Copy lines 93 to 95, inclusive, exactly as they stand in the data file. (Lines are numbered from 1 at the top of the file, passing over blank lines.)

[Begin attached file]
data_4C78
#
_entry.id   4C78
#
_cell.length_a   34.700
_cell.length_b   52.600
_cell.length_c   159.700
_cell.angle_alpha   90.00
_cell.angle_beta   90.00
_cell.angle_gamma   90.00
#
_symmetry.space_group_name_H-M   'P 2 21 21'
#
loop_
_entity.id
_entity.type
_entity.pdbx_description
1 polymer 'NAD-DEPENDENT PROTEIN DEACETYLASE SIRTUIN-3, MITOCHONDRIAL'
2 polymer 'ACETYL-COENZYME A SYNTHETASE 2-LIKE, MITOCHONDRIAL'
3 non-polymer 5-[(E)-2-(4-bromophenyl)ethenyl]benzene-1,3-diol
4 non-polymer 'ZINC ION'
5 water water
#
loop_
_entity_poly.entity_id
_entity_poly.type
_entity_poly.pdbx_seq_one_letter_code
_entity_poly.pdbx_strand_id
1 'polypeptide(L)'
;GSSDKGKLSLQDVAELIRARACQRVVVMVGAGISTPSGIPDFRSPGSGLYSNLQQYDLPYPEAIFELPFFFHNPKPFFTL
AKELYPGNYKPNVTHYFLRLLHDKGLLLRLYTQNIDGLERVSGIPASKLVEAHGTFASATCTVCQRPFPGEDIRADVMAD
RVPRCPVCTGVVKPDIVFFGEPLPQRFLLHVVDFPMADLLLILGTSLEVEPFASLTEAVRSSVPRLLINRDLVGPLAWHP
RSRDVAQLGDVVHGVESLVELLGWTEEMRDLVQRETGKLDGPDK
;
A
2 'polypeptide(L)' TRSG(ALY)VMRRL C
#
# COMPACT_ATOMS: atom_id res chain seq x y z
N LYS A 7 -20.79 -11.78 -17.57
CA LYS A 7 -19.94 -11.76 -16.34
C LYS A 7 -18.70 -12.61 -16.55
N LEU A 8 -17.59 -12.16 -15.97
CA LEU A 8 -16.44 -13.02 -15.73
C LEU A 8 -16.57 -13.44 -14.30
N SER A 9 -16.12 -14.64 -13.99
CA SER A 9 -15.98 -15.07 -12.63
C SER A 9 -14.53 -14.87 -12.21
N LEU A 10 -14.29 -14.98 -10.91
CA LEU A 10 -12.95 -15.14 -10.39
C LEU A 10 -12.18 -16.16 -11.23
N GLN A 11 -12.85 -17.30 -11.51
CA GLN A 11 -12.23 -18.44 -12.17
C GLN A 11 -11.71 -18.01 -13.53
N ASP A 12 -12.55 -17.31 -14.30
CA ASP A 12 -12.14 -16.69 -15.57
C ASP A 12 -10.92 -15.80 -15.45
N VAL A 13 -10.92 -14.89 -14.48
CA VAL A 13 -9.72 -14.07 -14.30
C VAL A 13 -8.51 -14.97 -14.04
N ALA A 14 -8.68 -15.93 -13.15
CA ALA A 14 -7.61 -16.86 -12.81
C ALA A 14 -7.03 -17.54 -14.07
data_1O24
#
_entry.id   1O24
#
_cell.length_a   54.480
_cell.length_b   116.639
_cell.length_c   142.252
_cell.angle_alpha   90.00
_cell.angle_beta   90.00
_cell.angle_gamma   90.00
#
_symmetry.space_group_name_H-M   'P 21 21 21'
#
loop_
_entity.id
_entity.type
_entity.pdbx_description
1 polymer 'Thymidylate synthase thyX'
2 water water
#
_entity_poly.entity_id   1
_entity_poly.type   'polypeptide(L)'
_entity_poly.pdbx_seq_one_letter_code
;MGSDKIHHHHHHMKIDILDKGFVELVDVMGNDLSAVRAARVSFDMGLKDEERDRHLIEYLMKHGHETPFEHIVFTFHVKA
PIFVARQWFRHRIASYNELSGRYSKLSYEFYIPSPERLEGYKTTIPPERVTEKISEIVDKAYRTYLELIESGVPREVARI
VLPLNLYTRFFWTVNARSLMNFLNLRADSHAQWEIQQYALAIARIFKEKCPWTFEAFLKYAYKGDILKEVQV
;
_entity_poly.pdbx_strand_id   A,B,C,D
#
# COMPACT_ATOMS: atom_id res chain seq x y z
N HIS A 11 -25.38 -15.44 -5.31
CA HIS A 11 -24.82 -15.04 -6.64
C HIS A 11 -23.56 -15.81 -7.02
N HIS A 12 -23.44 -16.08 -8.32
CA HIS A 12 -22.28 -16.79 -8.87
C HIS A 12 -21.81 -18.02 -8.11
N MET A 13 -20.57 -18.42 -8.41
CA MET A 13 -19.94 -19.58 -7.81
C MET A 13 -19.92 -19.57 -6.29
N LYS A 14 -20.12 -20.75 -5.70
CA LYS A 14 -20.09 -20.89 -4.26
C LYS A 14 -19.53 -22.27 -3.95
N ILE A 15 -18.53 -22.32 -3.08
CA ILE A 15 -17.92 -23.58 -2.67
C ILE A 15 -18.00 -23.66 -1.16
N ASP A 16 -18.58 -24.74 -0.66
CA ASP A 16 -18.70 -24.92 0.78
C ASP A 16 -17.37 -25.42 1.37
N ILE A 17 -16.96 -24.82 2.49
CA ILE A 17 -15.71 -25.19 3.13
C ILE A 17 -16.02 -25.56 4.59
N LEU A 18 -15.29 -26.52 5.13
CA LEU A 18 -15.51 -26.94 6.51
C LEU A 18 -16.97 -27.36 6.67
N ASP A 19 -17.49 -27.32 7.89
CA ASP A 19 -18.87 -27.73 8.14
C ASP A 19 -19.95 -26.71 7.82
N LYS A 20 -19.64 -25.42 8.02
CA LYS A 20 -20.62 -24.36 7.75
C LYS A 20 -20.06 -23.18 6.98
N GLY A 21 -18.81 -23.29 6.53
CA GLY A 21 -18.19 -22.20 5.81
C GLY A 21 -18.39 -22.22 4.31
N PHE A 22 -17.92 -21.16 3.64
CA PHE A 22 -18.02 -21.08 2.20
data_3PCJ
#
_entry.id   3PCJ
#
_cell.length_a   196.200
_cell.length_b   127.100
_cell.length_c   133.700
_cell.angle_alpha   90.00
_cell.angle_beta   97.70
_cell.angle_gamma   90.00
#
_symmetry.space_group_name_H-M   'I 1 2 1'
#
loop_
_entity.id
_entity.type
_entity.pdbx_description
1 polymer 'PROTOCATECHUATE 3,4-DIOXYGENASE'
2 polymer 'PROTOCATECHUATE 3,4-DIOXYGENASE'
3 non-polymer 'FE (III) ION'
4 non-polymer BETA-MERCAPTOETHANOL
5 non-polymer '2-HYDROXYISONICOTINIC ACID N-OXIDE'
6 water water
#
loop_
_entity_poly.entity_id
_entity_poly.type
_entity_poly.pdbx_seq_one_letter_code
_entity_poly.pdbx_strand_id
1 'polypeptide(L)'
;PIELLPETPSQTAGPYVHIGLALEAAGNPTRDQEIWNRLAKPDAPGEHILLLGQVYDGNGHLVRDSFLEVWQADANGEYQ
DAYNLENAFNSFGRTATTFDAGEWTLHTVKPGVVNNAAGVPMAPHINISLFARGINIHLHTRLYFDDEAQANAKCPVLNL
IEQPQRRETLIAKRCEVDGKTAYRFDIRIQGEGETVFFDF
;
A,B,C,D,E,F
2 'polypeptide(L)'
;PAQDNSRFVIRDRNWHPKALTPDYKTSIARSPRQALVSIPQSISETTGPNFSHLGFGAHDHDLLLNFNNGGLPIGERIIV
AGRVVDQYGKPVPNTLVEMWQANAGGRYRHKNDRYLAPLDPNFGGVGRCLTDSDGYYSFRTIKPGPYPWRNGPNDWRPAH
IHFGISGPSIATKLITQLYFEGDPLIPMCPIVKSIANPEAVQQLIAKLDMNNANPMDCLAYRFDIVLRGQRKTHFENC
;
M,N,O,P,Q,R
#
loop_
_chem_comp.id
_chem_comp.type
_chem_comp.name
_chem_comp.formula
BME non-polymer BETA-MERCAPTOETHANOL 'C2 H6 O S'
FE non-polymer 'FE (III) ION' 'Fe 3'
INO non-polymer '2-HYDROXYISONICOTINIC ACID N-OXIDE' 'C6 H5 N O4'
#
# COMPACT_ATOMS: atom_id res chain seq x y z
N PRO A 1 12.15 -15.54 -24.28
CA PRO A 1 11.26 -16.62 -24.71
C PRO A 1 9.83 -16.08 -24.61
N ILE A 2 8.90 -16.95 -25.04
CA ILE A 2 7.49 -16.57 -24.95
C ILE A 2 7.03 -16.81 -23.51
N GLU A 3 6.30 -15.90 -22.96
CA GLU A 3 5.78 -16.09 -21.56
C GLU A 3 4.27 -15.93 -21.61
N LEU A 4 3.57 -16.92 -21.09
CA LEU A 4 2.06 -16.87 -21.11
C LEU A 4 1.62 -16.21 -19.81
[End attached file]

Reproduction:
N HIS A 11 -25.38 -15.44 -5.31
CA HIS A 11 -24.82 -15.04 -6.64
C HIS A 11 -23.56 -15.81 -7.02